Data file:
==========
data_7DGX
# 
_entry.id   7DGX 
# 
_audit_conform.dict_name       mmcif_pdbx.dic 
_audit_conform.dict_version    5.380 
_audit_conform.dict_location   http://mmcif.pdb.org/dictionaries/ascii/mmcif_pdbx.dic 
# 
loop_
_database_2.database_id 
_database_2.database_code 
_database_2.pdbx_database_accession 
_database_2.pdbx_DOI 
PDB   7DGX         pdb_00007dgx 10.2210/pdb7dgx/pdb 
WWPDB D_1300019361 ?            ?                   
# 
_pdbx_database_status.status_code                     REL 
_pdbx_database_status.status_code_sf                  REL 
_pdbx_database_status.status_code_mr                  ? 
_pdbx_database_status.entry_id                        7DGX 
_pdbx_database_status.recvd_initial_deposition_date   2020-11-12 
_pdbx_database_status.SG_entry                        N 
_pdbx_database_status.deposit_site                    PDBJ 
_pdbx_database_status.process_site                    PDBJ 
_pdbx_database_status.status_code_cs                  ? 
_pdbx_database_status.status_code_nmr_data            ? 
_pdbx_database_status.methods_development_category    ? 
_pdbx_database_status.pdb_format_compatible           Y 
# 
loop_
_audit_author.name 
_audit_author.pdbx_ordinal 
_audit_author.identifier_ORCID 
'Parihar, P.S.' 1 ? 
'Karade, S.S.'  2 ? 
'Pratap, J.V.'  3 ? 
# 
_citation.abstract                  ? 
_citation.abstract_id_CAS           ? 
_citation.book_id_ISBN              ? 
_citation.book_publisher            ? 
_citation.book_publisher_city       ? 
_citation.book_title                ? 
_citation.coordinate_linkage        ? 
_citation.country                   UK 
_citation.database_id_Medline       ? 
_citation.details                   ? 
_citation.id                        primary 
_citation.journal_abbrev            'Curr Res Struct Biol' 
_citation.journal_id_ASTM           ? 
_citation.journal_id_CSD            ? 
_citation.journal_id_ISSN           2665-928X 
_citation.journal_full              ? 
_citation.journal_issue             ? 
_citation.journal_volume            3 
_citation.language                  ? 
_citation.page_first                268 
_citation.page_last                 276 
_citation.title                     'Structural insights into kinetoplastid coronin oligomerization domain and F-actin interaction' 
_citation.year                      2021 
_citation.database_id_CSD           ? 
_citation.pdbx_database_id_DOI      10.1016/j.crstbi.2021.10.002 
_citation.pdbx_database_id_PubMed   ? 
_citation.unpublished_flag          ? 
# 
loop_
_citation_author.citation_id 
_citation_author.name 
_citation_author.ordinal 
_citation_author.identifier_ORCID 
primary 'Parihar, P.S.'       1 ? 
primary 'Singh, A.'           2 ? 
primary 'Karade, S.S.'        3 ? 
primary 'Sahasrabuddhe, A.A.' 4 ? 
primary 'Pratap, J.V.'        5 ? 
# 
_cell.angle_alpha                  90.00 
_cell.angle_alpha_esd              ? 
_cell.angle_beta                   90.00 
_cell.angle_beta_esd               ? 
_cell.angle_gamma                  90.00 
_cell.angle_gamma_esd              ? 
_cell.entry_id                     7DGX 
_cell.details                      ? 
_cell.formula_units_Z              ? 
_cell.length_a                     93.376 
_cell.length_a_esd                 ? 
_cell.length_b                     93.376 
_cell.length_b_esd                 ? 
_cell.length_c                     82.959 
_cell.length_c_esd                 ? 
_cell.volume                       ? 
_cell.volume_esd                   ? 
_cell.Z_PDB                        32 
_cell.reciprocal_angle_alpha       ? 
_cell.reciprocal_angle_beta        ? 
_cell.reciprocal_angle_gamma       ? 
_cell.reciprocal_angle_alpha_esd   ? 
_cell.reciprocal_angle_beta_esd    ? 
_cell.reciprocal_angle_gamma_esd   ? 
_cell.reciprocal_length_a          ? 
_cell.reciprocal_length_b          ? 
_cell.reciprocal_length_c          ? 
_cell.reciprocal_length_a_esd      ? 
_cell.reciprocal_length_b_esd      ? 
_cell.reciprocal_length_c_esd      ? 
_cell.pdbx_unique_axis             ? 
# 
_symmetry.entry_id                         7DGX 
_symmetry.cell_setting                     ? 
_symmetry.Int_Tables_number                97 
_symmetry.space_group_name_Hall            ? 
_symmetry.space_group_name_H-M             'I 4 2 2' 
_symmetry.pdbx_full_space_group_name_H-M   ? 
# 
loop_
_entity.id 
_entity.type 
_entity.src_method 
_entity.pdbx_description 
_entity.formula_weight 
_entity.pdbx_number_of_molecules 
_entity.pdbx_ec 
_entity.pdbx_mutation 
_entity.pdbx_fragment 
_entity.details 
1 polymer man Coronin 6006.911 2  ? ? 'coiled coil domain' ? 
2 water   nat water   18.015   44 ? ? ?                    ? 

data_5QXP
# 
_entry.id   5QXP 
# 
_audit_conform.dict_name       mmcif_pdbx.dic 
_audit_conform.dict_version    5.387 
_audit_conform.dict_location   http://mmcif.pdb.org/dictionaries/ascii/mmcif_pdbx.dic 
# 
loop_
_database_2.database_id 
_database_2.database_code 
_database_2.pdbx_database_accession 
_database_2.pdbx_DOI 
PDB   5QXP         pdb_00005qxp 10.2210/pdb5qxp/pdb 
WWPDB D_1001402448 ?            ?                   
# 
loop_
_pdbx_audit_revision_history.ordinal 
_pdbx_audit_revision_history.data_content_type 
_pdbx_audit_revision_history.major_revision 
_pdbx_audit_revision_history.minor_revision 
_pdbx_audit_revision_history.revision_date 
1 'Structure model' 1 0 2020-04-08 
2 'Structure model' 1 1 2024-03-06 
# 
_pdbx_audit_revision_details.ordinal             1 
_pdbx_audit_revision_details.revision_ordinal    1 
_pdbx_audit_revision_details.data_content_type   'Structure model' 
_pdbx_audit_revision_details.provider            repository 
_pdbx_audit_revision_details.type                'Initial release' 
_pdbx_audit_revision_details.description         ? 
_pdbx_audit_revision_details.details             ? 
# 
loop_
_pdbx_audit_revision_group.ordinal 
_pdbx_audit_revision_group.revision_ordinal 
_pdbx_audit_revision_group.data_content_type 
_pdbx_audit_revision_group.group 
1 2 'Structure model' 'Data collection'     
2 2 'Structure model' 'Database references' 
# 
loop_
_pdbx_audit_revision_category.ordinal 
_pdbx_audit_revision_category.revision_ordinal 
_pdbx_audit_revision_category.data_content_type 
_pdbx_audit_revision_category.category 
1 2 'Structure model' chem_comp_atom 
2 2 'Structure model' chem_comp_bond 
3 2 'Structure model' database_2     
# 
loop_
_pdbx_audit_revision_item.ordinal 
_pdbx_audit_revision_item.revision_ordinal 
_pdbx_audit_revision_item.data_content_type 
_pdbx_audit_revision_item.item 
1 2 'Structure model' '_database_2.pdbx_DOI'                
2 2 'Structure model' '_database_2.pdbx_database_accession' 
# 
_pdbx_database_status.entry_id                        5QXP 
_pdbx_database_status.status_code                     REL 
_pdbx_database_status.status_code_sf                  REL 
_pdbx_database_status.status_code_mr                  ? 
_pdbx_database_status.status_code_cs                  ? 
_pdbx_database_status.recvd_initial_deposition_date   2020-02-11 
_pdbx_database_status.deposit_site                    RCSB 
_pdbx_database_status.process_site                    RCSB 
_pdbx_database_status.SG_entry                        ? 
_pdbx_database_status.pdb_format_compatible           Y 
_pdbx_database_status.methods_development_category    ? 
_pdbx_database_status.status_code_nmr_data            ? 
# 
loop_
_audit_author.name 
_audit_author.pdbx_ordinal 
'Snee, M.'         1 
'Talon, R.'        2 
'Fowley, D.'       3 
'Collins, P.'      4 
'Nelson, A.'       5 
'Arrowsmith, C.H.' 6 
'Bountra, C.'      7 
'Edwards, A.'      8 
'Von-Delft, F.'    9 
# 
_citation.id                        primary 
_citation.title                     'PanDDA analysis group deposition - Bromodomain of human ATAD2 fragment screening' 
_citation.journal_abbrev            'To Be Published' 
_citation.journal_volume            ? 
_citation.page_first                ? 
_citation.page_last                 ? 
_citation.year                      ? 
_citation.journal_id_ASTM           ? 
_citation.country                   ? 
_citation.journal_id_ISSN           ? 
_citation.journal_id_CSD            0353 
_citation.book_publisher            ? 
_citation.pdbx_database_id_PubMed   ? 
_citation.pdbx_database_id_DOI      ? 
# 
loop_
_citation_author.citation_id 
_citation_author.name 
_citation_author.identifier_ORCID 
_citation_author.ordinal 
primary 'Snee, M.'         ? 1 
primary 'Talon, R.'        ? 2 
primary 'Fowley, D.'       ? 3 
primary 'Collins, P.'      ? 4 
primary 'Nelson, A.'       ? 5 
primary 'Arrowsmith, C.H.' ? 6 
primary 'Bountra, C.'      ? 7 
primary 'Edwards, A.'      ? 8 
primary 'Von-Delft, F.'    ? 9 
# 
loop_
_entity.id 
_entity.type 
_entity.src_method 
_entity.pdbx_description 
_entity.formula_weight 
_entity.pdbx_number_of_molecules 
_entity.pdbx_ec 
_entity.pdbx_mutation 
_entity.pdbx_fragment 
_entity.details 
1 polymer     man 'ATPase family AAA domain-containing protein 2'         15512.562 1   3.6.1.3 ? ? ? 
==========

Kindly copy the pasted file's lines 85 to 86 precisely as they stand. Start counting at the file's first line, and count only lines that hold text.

_cell.formula_units_Z              ? 
_cell.length_a                     93.376 